Plaintiff ignores significant case law regarding the 1974 ERISA provisions at issue. The combination of the anti-alienation provision and the preemption provision eventually raised questions, evidently not anticipated by Congress, as to the validity of orders entered in State domestic relations proceedings whereby pension benefits were required to be paid to a person other than the plan beneficiary, i.e., spouse or child. Rohrbeck, 318 Md. 28, 566 A.2d 767. The majority of jurisdictions confronting this issue concluded that an implied exemption to the anti-assignment provision existed for domestic relation decrees authorizing the transfer of retirement benefits in satisfaction of support obligations. See Tenneco Inc. v. First Virginia Bank of Tidewater, 698 F.2d 688 (4th Cir.1983) (employee's interest in benefit plan is subject to garnishment where debt is support obligation); Cody v. Riecker, 594 F.2d 314 (2d Cir.1979) (garnishment of pension fund benefits under plan subject to ERISA due to arrearages in wife and child support obligations was not in conflict with anti-alienation clause of ERISA); American Tel. & Tel. Co. v. Merry, 592 F.2d 118 (2d Cir.1979) (garnishment order may be used to satisfy court ordered family support payments out of pension benefits because such an order is impliedly excepted from the anti-alienation and preemption clauses of ERISA); see also Ball v. Revised Retirement Plan, Etc., 522 F. Supp. 718 (1981); Ward v. Ward, 164 N.J.Super. 354, 396 A.2d 365 (1978). For example, in Cody, 594 F.2d 314, the Second Circuit court relied on Merry, 592 F.2d 118, which upheld a garnishment of an ERISA regulated pension plan to enforce a post-divorce judgment

for alimony and child support payments. The Cody court stated that "it may not be necessary to distinguish, in the ERISA context, between garnishments to enforce family support orders and spousal property settlements." Cody, 594 F.2d at 316.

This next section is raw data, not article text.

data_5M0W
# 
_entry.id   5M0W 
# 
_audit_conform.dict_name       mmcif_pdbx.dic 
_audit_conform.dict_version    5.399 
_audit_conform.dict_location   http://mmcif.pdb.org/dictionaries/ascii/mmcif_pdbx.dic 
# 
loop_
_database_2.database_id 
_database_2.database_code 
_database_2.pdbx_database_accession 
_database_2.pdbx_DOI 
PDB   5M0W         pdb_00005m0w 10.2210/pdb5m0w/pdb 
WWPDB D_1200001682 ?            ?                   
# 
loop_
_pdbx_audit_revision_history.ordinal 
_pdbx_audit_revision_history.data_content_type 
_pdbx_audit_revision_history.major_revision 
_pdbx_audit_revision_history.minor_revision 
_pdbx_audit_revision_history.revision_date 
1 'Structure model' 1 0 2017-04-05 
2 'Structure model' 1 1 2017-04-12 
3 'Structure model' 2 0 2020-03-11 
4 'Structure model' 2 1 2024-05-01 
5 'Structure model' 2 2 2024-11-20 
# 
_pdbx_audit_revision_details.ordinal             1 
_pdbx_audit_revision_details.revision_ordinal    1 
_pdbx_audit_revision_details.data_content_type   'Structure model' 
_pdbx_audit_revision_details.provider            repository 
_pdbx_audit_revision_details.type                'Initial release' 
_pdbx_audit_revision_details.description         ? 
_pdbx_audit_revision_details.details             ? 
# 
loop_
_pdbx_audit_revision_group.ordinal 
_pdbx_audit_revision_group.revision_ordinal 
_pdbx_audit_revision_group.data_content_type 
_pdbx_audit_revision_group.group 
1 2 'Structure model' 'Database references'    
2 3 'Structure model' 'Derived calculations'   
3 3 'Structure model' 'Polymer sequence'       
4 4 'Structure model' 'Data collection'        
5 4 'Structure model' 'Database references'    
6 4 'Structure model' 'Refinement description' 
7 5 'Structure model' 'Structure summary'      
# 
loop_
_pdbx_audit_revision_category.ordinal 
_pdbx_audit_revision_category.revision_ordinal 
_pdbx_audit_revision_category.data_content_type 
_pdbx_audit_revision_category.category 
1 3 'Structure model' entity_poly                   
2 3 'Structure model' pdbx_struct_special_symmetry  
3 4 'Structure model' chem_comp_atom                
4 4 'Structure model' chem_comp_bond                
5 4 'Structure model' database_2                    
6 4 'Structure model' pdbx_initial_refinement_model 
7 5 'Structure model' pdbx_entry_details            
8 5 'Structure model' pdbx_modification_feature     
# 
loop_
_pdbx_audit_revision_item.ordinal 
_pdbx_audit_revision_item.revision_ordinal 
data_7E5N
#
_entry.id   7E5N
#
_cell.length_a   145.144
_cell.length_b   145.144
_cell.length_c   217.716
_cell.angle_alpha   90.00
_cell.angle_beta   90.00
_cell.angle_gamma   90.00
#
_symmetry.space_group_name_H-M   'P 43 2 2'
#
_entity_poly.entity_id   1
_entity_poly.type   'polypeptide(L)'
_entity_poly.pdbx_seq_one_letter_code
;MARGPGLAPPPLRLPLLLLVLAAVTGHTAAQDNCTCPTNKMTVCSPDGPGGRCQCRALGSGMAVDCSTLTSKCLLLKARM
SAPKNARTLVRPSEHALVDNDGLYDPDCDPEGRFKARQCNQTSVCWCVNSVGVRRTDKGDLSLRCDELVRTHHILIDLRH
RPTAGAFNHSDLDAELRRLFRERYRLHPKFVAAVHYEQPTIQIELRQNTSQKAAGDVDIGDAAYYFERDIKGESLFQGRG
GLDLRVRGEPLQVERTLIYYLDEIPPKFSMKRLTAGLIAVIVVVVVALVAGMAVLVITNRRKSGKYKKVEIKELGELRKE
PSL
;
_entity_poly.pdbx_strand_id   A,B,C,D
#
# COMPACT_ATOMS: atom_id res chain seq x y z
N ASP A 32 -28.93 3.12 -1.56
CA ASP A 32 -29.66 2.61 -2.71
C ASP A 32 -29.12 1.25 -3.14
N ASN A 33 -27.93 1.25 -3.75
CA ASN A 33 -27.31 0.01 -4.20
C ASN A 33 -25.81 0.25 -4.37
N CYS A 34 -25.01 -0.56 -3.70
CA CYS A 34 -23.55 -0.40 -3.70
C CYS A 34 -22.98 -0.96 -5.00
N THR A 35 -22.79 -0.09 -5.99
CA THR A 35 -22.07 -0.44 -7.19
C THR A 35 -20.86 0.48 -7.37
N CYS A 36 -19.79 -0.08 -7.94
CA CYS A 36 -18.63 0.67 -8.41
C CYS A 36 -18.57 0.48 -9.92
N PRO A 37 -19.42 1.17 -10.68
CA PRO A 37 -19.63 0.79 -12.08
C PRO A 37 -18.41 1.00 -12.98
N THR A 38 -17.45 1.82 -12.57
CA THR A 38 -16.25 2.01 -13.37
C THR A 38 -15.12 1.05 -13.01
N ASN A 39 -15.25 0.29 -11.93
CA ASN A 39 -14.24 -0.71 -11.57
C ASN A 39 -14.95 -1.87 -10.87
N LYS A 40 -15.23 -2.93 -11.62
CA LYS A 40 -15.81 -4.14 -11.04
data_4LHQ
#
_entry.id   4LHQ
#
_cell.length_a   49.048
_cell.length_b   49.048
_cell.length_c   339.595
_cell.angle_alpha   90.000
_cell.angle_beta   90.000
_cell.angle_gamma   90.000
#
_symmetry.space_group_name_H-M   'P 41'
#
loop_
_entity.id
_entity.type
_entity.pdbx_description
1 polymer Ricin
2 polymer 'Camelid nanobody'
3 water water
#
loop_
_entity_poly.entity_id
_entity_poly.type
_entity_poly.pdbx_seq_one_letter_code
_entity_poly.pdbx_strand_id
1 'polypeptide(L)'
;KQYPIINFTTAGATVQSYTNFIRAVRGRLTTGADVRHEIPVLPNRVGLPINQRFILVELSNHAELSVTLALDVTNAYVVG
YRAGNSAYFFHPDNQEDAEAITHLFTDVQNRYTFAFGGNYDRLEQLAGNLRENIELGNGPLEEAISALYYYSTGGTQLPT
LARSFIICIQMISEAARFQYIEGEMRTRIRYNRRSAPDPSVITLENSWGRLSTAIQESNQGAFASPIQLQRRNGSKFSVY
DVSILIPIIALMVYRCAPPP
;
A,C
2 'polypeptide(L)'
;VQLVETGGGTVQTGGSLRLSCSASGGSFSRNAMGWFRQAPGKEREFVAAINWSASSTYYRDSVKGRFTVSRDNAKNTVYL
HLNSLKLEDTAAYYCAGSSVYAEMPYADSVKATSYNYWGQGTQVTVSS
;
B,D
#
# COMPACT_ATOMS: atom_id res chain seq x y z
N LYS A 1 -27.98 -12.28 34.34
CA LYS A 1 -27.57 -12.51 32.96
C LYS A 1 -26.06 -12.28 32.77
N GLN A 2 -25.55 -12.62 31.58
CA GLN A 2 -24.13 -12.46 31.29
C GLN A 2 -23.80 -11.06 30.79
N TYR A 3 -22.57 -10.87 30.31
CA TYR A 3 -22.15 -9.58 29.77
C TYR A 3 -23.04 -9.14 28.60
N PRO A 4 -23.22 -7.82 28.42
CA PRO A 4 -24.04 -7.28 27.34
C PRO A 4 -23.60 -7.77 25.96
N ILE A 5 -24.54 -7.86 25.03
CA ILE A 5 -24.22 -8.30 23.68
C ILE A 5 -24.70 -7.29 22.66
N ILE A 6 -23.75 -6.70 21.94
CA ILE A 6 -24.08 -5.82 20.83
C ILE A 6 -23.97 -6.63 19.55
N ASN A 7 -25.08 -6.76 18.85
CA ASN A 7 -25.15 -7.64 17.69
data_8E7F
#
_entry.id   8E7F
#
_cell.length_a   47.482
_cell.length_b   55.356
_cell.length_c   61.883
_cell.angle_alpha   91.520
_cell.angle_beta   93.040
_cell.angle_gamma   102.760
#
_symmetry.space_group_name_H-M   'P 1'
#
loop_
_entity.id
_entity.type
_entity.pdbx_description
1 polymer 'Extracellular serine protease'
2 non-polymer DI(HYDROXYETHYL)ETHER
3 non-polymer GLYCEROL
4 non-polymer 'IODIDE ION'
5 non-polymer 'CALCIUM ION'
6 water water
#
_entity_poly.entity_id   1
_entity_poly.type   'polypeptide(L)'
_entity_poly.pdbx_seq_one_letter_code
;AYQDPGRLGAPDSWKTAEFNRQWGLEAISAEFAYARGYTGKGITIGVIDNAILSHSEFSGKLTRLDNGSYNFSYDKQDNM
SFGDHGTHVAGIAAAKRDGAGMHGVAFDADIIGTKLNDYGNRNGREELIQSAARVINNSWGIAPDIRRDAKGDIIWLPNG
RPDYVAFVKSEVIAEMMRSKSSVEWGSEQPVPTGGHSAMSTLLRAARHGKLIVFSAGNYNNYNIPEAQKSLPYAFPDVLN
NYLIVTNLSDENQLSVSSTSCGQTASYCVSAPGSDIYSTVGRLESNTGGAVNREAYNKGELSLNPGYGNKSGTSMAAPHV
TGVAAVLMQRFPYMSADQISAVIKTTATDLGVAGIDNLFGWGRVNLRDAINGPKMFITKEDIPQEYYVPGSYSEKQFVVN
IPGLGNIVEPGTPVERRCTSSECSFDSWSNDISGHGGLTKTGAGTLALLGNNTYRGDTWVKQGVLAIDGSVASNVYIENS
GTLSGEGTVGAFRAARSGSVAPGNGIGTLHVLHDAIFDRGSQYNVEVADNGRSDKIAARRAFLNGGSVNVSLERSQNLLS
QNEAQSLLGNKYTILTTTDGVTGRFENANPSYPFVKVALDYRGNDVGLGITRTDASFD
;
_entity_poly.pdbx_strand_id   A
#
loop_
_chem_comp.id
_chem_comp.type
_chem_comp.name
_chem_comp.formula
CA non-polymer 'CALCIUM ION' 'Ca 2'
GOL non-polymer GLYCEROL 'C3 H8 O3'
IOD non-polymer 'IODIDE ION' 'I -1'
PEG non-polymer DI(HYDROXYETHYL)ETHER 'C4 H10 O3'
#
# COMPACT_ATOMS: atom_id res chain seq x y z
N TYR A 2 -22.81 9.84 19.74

Since the 1981 judgment in the case at bar and the implied exception followed by the majority of jurisdictions, Congress has amended the anti-alienation clause of ERISA. Known as the Retirement Equity Act of 1984, Pub.L. No. 98-397, Congress amended § 1056(d) by creating an exception for certain domestic relations orders. In short, § 1056(d)(3)(A) excepted from anti-alienation domestic relations orders which were determined to be qualified domestic relations orders (QDRO). 29 U.S.C. § 1056(d)(3)(A) (1985). The House Education and Labor Committee's intent was to remove the confusion then existing in this area and to remove ERISA as a barrier to recovery of alimony, child support and property settlements under *860 certain conditions. Rohrbeck, 318 Md. 28, 566 A.2d 767. The 1984 amendment, however, has no retroactive effect on the 1981 judgment at issue. See 29 U.S.C. § 1001, Pub.L. No. 98-397, § 303(d) (1985) (plan administrator must have been actually paying out the benefits in 1985 to qualify for retroactivity). Thus, we are guided by the law that existed at the time of the 1981 judgment and recognize Congressional intent to create an exception for domestic orders relating to the assignment or alienation of retirement benefits pursuant to spouse or child support obligations. We hold that the trial court's order pursuant to the 1981 Consent Judgment for plaintiff to pay defendant $138,259.18 plus interest was not error.

SOCIAL SECURITY BENEFITS